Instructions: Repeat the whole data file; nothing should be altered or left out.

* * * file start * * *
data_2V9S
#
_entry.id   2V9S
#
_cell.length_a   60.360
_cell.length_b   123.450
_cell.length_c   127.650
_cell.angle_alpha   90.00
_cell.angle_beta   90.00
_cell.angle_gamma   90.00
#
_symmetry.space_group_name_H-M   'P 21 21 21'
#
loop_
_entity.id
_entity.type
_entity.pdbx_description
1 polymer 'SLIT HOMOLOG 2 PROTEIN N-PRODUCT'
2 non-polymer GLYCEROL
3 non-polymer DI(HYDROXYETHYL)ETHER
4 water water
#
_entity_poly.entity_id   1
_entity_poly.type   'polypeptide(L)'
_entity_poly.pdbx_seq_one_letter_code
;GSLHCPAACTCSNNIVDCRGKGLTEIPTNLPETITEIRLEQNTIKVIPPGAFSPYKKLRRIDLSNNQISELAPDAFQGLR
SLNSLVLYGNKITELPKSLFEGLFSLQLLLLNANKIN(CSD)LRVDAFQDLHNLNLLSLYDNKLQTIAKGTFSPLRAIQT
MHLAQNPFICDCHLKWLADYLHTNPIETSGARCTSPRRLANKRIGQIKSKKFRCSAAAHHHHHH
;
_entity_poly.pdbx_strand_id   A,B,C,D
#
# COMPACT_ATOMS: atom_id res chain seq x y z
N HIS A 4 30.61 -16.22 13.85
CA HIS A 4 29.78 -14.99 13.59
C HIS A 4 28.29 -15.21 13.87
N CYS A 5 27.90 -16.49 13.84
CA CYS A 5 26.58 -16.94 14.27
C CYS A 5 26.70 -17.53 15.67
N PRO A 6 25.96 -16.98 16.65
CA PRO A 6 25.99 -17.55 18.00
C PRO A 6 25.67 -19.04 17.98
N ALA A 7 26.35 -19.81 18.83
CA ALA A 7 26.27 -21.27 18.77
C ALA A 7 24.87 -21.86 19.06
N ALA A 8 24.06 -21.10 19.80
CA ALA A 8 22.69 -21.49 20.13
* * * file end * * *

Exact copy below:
data_2V9S
#
_entry.id   2V9S
#
_cell.length_a   60.360
_cell.length_b   123.450
_cell.length_c   127.650
_cell.angle_alpha   90.00
_cell.angle_beta   90.00
_cell.angle_gamma   90.00
#
_symmetry.space_group_name_H-M   'P 21 21 21'
#
loop_
_entity.id
_entity.type
_entity.pdbx_description
1 polymer 'SLIT HOMOLOG 2 PROTEIN N-PRODUCT'
2 non-polymer GLYCEROL
3 non-polymer DI(HYDROXYETHYL)ETHER
4 water water
#
_entity_poly.entity_id   1
_entity_poly.type   'polypeptide(L)'
_entity_poly.pdbx_seq_one_letter_code
;GSLHCPAACTCSNNIVDCRGKGLTEIPTNLPETITEIRLEQNTIKVIPPGAFSPYKKLRRIDLSNNQISELAPDAFQGLR
SLNSLVLYGNKITELPKSLFEGLFSLQLLLLNANKIN(CSD)LRVDAFQDLHNLNLLSLYDNKLQTIAKGTFSPLRAIQT
MHLAQNPFICDCHLKWLADYLHTNPIETSGARCTSPRRLANKRIGQIKSKKFRCSAAAHHHHHH
;
_entity_poly.pdbx_strand_id   A,B,C,D
#
# COMPACT_ATOMS: atom_id res chain seq x y z
N HIS A 4 30.61 -16.22 13.85
CA HIS A 4 29.78 -14.99 13.59
C HIS A 4 28.29 -15.21 13.87
N CYS A 5 27.90 -16.49 13.84
CA CYS A 5 26.58 -16.94 14.27
C CYS A 5 26.70 -17.53 15.67
N PRO A 6 25.96 -16.98 16.65
CA PRO A 6 25.99 -17.55 18.00
C PRO A 6 25.67 -19.04 17.98
N ALA A 7 26.35 -19.81 18.83
CA ALA A 7 26.27 -21.27 18.77
C ALA A 7 24.87 -21.86 19.06
N ALA A 8 24.06 -21.10 19.80
CA ALA A 8 22.69 -21.49 20.13